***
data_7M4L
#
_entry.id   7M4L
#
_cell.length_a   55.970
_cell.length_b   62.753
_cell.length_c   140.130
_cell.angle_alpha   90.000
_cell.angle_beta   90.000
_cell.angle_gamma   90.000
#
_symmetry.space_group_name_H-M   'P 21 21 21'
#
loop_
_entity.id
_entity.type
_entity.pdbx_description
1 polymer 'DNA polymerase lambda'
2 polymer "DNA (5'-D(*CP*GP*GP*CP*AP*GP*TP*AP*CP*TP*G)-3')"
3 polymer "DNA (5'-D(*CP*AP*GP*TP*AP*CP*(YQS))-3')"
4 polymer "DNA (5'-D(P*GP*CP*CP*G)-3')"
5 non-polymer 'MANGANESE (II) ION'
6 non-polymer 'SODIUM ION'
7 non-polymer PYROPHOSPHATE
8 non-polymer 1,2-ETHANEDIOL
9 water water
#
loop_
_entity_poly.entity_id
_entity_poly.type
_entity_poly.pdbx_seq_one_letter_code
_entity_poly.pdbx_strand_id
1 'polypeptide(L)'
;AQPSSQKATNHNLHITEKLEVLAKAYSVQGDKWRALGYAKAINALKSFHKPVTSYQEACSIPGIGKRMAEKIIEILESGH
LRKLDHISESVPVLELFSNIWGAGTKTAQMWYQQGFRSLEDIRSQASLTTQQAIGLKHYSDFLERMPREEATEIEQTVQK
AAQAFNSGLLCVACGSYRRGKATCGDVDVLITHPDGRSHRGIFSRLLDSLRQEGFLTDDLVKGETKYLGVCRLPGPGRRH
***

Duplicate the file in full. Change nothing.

data_7M4L
#
_entry.id   7M4L
#
_cell.length_a   55.970
_cell.length_b   62.753
_cell.length_c   140.130
_cell.angle_alpha   90.000
_cell.angle_beta   90.000
_cell.angle_gamma   90.000
#
_symmetry.space_group_name_H-M   'P 21 21 21'
#
loop_
_entity.id
_entity.type
_entity.pdbx_description
1 polymer 'DNA polymerase lambda'
2 polymer "DNA (5'-D(*CP*GP*GP*CP*AP*GP*TP*AP*CP*TP*G)-3')"
3 polymer "DNA (5'-D(*CP*AP*GP*TP*AP*CP*(YQS))-3')"
4 polymer "DNA (5'-D(P*GP*CP*CP*G)-3')"
5 non-polymer 'MANGANESE (II) ION'
6 non-polymer 'SODIUM ION'
7 non-polymer PYROPHOSPHATE
8 non-polymer 1,2-ETHANEDIOL
9 water water
#
loop_
_entity_poly.entity_id
_entity_poly.type
_entity_poly.pdbx_seq_one_letter_code
_entity_poly.pdbx_strand_id
1 'polypeptide(L)'
;AQPSSQKATNHNLHITEKLEVLAKAYSVQGDKWRALGYAKAINALKSFHKPVTSYQEACSIPGIGKRMAEKIIEILESGH
LRKLDHISESVPVLELFSNIWGAGTKTAQMWYQQGFRSLEDIRSQASLTTQQAIGLKHYSDFLERMPREEATEIEQTVQK
AAQAFNSGLLCVACGSYRRGKATCGDVDVLITHPDGRSHRGIFSRLLDSLRQEGFLTDDLVKGETKYLGVCRLPGPGRRH